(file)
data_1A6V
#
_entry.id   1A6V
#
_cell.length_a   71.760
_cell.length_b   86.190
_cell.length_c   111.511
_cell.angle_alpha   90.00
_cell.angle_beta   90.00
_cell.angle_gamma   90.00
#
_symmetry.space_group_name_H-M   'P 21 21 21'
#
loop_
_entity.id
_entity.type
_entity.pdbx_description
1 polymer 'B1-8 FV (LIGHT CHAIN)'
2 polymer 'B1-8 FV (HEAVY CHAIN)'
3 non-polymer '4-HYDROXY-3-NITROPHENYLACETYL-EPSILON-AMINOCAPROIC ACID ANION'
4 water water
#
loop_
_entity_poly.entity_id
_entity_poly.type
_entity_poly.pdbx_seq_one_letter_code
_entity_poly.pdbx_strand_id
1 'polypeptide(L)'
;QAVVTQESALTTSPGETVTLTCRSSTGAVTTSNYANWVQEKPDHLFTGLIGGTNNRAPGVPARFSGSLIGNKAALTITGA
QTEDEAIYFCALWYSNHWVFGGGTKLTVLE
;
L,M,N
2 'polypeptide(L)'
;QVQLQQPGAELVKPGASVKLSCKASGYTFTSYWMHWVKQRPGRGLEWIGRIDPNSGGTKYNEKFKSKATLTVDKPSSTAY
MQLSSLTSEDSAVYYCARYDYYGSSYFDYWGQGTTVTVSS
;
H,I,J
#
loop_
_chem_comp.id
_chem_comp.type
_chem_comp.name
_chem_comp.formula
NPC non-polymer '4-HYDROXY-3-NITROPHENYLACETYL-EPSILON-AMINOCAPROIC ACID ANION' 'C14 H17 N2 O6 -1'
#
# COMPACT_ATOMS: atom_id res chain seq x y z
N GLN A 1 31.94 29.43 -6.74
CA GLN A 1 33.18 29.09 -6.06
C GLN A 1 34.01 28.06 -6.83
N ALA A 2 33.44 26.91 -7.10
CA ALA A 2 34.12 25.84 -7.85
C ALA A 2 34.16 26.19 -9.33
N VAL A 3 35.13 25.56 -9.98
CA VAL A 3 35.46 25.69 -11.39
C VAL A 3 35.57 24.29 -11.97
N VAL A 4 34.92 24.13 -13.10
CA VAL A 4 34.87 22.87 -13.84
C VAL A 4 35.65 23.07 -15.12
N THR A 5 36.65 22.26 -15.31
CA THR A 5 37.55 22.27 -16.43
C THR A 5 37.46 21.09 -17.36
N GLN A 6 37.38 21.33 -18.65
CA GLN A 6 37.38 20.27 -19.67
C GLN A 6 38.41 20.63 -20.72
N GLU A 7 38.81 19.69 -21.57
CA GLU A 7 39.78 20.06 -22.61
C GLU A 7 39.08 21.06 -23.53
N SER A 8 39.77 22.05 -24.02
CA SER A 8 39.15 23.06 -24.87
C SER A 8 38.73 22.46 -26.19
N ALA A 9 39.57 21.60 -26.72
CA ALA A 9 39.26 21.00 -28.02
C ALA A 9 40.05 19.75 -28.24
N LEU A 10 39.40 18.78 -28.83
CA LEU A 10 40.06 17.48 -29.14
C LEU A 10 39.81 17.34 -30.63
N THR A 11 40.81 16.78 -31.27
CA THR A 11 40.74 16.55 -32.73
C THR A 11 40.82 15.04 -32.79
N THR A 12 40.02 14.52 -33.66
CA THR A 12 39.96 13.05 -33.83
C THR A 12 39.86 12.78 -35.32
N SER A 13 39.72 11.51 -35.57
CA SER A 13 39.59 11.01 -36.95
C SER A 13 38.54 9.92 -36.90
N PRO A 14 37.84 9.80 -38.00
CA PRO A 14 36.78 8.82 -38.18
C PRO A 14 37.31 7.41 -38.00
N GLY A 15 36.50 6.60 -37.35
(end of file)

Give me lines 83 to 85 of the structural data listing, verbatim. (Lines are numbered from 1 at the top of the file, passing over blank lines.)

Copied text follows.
N SER A 13 39.72 11.51 -35.57
CA SER A 13 39.59 11.01 -36.95
C SER A 13 38.54 9.92 -36.90